Our Electoral System Deserves Respect

It’s no secret that America is deeply divided at present and the election just past has only heightened those divisions. But some of the people wringing their hands about the result have lost their perspective on it all.

The United States has been electing Presidents this way since 1789 and we’re still here. I have concerns about where our new President wants to take the country and I would have had concerns had his opponent emerged victorious. But some of the opinions I’ve heard and read demonstrate an unwillingness to deal with reality. So we’re going to take advantage of this opportunity to offer some badly needed perspective on it all.
Donald Trump is going to be the 45th President of the United States. That is a fact. All the talk about changing the result in the Electoral College is total nonsense. It will not happen, nor should it happen. The Electoral College convenes in January. Perhaps one or two electors will not vote for the candidate they were pledged to, but considering the fact that most of them are dedictated party loyalists, the chances of a mass insurrection are nil. The sooner the public comes to grips with that notion the better.

The Electoral College serves a legitimate purpose. This election marks the second time in 16 years that the candidate who won the popular vote lost the electoral vote. All told, it’s the fifth time in our history that has happened. The first three were in 1824, 1876, and 1888.

Each time it does there are calls for abolishing the Electoral College and choosing the president via direct popular vote. But that vision is far from perfect.
The Electoral College was created as a mechanism for achieving balance between large and small states, one of a series of compromises that had to be achieved before our Constitution was adopted. And even today it serves a useful function. At one point in my life I would have championed the cause of its being abolished. But no more and here’s why.

The Presidency is the only elected office in which every American citizen eligible to vote has a say. But if he/she were elected by direct popular vote, voters the largest states (in terms of population) would have enough impact to override the rest of the nation.

Put another way, based on the 2010 census, voters in nine states, California, Texas, Florida, New York, Illinois, Pennsylvania, Ohio, Georgia, North Carolina, could theoretically generate enough votes to tip a national election all by themselves. If I live in Iowa or Nevada, or South Carolina, I’d like to think I have some say in the process of electing a President.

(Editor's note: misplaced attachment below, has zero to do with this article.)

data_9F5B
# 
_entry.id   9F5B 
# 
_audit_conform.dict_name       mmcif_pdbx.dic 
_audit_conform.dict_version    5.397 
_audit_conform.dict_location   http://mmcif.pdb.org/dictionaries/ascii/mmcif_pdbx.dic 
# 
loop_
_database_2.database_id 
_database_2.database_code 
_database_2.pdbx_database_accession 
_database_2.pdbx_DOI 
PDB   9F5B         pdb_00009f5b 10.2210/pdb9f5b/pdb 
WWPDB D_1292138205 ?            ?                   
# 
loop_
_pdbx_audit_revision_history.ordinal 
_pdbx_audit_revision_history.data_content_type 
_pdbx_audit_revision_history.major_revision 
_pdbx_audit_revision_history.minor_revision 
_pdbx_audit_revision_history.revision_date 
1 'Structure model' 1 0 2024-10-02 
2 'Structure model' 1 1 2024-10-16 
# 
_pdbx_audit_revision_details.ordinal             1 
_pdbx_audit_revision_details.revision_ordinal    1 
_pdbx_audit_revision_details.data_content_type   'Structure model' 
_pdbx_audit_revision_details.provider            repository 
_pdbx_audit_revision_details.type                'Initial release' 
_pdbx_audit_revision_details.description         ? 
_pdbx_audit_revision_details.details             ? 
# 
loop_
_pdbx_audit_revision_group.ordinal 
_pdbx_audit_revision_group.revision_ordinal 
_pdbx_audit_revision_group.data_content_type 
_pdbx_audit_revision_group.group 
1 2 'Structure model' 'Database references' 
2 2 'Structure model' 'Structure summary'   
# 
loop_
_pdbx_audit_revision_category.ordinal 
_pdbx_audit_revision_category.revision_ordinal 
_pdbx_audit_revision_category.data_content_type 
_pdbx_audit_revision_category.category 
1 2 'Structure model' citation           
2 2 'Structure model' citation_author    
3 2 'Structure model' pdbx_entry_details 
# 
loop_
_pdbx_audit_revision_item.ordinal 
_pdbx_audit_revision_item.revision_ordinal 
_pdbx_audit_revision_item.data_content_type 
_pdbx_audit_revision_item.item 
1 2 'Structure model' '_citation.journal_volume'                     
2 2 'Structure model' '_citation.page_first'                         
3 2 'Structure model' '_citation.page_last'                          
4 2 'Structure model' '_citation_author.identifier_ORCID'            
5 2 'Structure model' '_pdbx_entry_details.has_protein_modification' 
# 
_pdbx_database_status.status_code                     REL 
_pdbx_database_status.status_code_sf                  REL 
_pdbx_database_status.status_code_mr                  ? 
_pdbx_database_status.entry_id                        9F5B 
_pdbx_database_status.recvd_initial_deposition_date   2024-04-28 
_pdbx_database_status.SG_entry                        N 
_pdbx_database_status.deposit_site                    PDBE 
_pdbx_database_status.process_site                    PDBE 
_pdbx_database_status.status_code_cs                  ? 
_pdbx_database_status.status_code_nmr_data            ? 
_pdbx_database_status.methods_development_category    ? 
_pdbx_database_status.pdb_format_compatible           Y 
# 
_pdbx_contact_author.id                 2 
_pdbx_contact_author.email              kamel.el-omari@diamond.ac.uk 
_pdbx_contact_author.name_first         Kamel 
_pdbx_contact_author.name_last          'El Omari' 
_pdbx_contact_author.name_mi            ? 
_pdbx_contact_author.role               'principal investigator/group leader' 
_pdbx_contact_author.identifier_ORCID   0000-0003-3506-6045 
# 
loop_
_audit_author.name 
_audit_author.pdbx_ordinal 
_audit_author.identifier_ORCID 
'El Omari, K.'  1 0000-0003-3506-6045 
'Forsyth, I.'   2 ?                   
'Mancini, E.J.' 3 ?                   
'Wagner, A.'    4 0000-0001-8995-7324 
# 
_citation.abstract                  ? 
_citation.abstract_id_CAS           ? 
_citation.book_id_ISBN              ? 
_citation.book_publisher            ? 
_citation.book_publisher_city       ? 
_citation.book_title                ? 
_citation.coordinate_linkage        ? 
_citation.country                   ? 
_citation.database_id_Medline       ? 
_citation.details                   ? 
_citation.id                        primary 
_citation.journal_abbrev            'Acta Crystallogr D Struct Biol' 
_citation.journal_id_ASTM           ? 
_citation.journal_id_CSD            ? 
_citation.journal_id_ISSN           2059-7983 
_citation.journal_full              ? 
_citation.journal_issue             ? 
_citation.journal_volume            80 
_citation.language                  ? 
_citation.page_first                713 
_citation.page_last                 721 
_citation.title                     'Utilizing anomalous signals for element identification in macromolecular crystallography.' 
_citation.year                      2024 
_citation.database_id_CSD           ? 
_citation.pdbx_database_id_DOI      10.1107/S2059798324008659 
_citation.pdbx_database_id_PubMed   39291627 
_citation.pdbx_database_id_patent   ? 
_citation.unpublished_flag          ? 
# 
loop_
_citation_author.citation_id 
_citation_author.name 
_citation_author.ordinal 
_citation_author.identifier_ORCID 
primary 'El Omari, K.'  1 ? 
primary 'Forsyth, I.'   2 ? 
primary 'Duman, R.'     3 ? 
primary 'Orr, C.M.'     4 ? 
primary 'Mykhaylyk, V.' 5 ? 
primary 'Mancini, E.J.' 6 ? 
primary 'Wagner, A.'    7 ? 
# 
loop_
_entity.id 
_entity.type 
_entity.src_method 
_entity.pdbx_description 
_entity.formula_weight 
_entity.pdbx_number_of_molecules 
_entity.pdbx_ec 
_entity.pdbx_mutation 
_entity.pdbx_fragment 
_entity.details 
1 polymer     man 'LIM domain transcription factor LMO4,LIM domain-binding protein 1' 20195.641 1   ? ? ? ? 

To be sure, an election with a result based on the popular vote would require a different strategy by the principles involved. As it stands now, a relatively small number of states are actually in play. How would the popular vote have turned out if Donald Trump had spent a block of time in California or Hillary Clinton had done the same in Texas?

Some of those dissatisfied with the results of the election have been taking to the streets. It cannot be overemphasized that they have the Constitutionally protected right to do so, despite what critics contend. That right does not extend to inciting violence but it does include the right to peaceably assemble. If opponents of the incoming administration want to demonstrate every day between now and 2021, that is their right. And for Trump supporters to use the result of the election to justify threats against or harassment of those of different religious or ethnic backgrounds is nothing short of reprehensible, albeit not surprising.

Some of the people most displeased by the election result however were at minimum indirectly responsible for bringing it about, either by not voting at all or by voting for a fringe candidate that had no chance of electoral success. Doing either meant in effect throwing a vote away. If you voted for Jill Stein or Gary Johnson and are now upset that Donald Trump is the President-elect be assured the result was in part your own doing.

The wounds that were opened in the past election cycle will remain raw for some time. Whether Donald Trump can heal those wounds. Is open to debate; some of his positions on issues are deeply troubling and some of the people around him have expressed points of view that are truly frightening, particularly to those of certain religious and ethnic backgrounds. But he has earned the opportunity to try. And for those dissatisfied with his efforts, there is another election in 2020.
Rick  Woelfel is a freelance writer based near Philadelphia. He has voted in 10 Presidential elections.


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